Do you know the tale of the lustful loan shark?
In a tiny Italian town many years ago a businessman owed a large sum of money to a lustful loan-shark. This loan-shark was an older, unattractive looking man who lusted after the businessman’s daughter.
In his quest for the daughter, the loan shark offered the businessman a deal to wipe out the debt. He said he would 100% cancel the debt if he could have a 50-50 chance to marry the businessman’s daughter.
The loan-shark proposed to place two pebbles in a bag, one white and one black. The daughter would then reach in and pick out a pebble.
If the pebble was black, the debt would be forgiven and the daughter would have to marry the loan-shark. If the pebble was white, the debt would also be forgiven and the daughter would not have to marry the loan-shark.
Initially the businessman said no chance, disgusted that his daughter might have to marry this reprehensible loan shark.
But the daughter pleaded with her dad not to have his business foreclosed because of the debt, and that she was willing to take the chance. She urged him to make the deal.
Reluctantly, her dad made the deal with the loan shark.
The next day, with several townsfolk around, the gamble took place. Standing on a pebble-strewn path in the businessman’s garden, the loan-shark bent over and picked up two pebbles to place in the bag.
But while the loan shark was picking up the pebbles, the daughter noticed that he picked up two black pebbles (not one black and one white pebble), and placed both black ones in the bag.
He then asked the daughter to reach into the bag and pick out one of the pebbles.
The daughter naturally had three choices:
- Refuse to pick any pebble from the bag.
- Take out both pebbles and expose the loan-shark for cheating.
- Pick a pebble from the bag knowing it would be black and have to marry the loan shark.
What did the daughter do?
She drew out a pebble from the bag, but before looking to see what color it was she ‘accidentally’ dropped it into the midst of a multitude of pebbles laying on the ground. Then she said to the loan-shark:
“Oh, how clumsy of me. Just look into the bag for the pebble that is left and you will be able to tell which color pebble I picked up and dropped.”
The pebble left in the bag was obviously black, and since the loan-shark didn’t want to be exposed as a cheater, he had to play along as if the pebble the daughter dropped on the ground was white. So he went ahead and cleared the father’s debt.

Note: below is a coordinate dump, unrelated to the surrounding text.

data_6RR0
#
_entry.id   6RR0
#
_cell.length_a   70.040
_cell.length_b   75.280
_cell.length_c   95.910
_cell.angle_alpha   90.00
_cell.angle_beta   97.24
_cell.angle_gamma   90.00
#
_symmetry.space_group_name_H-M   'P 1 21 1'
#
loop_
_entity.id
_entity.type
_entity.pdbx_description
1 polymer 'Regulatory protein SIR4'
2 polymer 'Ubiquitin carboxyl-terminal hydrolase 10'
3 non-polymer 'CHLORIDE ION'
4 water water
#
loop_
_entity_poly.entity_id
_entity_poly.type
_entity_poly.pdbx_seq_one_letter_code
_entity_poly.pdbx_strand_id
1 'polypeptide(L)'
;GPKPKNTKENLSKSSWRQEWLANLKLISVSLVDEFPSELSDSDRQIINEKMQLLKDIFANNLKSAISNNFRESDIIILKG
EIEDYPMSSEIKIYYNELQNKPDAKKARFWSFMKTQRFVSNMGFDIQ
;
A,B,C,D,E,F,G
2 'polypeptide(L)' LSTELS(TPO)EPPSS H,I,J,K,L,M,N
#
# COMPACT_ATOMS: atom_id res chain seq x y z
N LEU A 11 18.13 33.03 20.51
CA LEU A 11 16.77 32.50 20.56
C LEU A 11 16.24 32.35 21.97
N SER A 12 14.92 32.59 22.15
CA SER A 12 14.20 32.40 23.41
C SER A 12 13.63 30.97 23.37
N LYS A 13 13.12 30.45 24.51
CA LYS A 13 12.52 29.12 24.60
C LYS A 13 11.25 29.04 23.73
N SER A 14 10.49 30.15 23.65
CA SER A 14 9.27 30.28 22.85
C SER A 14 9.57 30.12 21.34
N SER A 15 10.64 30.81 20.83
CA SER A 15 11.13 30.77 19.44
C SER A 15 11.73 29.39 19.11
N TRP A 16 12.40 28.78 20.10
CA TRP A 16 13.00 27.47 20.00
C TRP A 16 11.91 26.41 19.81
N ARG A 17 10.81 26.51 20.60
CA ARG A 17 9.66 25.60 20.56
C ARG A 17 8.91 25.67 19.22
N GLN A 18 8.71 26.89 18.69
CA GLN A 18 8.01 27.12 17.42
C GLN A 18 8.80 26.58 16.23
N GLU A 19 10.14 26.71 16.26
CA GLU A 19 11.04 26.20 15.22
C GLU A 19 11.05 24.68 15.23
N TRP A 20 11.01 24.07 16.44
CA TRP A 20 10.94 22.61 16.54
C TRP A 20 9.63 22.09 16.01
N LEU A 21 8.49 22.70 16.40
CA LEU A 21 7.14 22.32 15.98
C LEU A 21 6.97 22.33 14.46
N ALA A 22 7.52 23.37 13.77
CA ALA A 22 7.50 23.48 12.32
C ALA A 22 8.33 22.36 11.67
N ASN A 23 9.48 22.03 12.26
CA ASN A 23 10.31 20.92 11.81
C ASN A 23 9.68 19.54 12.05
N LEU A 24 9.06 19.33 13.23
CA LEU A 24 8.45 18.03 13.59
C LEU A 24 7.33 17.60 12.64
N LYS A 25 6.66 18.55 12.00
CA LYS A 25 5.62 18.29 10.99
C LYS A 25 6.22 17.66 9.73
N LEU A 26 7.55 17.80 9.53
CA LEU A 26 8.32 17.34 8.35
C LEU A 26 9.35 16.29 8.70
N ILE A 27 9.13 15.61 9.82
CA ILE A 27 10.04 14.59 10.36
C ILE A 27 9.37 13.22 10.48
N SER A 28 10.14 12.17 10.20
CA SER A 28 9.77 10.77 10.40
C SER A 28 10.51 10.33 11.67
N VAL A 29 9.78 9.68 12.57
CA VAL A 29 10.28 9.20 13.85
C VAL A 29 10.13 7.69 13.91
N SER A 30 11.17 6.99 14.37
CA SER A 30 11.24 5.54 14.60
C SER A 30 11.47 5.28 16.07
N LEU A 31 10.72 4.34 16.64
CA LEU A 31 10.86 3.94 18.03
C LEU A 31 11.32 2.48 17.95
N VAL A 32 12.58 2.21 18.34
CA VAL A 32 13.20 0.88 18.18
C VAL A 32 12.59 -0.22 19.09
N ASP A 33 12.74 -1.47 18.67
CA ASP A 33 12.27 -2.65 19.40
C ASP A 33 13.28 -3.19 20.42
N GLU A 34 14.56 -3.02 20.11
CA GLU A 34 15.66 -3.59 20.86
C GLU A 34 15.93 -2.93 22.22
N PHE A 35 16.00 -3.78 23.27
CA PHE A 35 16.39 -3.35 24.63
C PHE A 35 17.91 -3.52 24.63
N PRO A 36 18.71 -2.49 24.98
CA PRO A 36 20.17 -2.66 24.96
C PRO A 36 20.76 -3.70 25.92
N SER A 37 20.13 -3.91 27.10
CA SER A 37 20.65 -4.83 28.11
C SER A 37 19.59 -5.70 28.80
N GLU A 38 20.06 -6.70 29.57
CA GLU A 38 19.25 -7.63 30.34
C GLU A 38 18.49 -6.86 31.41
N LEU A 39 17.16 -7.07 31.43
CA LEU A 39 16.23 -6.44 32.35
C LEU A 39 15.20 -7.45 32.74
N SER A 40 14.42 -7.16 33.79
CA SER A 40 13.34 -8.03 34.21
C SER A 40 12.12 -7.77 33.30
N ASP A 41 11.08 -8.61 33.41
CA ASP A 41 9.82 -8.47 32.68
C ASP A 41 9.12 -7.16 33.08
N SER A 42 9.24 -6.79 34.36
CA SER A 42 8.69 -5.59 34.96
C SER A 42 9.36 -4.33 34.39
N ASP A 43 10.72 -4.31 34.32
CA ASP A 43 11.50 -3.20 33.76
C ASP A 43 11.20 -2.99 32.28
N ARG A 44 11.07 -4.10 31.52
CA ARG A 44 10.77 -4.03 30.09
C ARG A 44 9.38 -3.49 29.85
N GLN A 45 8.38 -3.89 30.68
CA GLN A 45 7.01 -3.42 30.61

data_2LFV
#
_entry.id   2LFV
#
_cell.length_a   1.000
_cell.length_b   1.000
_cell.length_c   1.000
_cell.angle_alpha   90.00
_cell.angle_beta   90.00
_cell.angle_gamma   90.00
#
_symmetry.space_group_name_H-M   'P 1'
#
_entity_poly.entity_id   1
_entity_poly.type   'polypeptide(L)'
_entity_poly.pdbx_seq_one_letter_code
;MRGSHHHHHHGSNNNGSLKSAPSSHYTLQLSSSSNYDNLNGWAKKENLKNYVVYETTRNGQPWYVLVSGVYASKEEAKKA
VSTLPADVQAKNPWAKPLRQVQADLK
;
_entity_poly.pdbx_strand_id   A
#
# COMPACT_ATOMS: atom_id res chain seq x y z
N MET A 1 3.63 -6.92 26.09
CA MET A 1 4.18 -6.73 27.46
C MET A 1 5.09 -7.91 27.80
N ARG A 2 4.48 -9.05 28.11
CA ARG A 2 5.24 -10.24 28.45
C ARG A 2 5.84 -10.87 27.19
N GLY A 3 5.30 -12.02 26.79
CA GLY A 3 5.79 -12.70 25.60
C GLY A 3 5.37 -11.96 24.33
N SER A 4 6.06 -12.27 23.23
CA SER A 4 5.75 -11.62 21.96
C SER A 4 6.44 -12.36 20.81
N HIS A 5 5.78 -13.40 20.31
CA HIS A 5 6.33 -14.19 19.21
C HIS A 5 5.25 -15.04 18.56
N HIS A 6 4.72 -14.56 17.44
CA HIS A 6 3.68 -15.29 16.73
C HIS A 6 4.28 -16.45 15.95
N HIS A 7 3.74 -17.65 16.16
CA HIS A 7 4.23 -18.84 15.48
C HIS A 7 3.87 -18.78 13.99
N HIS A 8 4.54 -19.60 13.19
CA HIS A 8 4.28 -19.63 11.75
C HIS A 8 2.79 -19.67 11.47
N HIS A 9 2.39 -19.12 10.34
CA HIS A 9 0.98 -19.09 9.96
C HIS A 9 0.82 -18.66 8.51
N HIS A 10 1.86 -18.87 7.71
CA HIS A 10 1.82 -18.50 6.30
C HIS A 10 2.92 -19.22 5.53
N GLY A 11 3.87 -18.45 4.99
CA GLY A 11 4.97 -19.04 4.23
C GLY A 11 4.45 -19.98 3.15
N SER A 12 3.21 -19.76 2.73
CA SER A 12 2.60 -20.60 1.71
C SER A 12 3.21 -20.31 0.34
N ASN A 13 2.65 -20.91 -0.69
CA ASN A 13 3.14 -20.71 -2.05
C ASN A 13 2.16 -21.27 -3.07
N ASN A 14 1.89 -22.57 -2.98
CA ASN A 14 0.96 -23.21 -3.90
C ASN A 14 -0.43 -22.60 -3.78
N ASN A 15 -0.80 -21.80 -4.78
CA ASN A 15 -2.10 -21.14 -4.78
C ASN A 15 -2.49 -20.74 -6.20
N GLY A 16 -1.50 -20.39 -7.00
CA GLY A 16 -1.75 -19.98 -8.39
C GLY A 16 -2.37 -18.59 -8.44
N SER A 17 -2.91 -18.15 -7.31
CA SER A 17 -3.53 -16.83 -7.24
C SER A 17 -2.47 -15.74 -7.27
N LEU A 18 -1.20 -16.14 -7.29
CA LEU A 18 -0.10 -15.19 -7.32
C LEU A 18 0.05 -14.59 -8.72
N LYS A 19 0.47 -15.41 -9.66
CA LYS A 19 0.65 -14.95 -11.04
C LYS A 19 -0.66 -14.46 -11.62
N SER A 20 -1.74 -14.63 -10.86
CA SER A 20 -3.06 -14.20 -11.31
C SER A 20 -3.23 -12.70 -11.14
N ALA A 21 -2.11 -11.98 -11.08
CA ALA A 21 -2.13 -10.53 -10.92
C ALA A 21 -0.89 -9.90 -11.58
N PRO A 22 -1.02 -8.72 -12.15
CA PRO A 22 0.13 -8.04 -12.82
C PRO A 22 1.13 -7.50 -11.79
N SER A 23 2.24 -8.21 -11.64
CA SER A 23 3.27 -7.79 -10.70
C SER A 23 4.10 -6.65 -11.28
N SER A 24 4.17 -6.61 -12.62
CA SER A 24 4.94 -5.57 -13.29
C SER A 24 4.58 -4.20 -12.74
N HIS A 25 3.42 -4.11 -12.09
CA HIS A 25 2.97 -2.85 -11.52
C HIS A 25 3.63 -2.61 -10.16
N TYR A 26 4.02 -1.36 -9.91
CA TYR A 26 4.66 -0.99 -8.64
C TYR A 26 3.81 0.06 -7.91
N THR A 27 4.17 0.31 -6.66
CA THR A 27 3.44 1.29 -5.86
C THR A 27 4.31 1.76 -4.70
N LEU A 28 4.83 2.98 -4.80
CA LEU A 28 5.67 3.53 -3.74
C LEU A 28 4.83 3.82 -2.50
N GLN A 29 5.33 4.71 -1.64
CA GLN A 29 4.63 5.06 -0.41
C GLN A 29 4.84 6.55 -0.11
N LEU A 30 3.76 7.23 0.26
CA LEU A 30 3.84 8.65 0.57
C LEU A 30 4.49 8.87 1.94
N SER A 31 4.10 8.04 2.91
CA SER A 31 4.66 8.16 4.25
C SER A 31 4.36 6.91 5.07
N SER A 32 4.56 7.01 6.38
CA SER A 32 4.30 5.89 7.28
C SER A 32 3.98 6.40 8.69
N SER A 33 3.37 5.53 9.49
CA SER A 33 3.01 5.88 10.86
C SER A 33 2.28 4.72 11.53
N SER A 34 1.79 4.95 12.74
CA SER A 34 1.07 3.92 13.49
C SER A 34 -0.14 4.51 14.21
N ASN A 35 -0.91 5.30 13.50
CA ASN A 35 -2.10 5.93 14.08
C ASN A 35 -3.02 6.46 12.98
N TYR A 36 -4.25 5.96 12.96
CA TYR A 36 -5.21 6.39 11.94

You won’t likely be faced with a situation like this, but the story is a cogent reminder of the power of creativity, and how it can have a significant and long-lasting impact on our lives.
But can we do anything about it? Is creativity intuitive, or can we do things to foster it?
The answer is we actually can do many things to enhance our creativity. Next week I’ll share several, but today I’ll preview one… take longer showers.
Over 75% of people surveyed say their most creative thoughts occur in the shower. Physiologists say it’s the uniqueness of the shower environment.
Cascading water creates a soothing “white noise” that allows our minds to wander more freely because there are no other auditory stimuli. In essence, the streaming water creates a “noise floor” that frees up mental bandwidth, which would otherwise be used to sense and process the constant influx of other sounds.
Also, the warm shower water dilates our blood vessels, increases our blood flow, and relaxes our muscles, all of this stimulating our brain to a higher level of creativity.
So the next time you are feeling uninspired, walk into the bathroom, turn on the hot water, and enter your Creativity Crevice… otherwise known as a shower.
Then remember the words of Nolan Bushell:
“Everyone who has taken a shower has had an idea. It’s the person who gets out of the shower, dries off, and does something about it that makes a difference.”
– Greg Hague
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“Somebody just gave me a shower radio. Thanks a lot.
Do you really want music in the shower? I guess there’s no better place to dance than a slick surface next to a glass door.”
– Jerry Seinfeld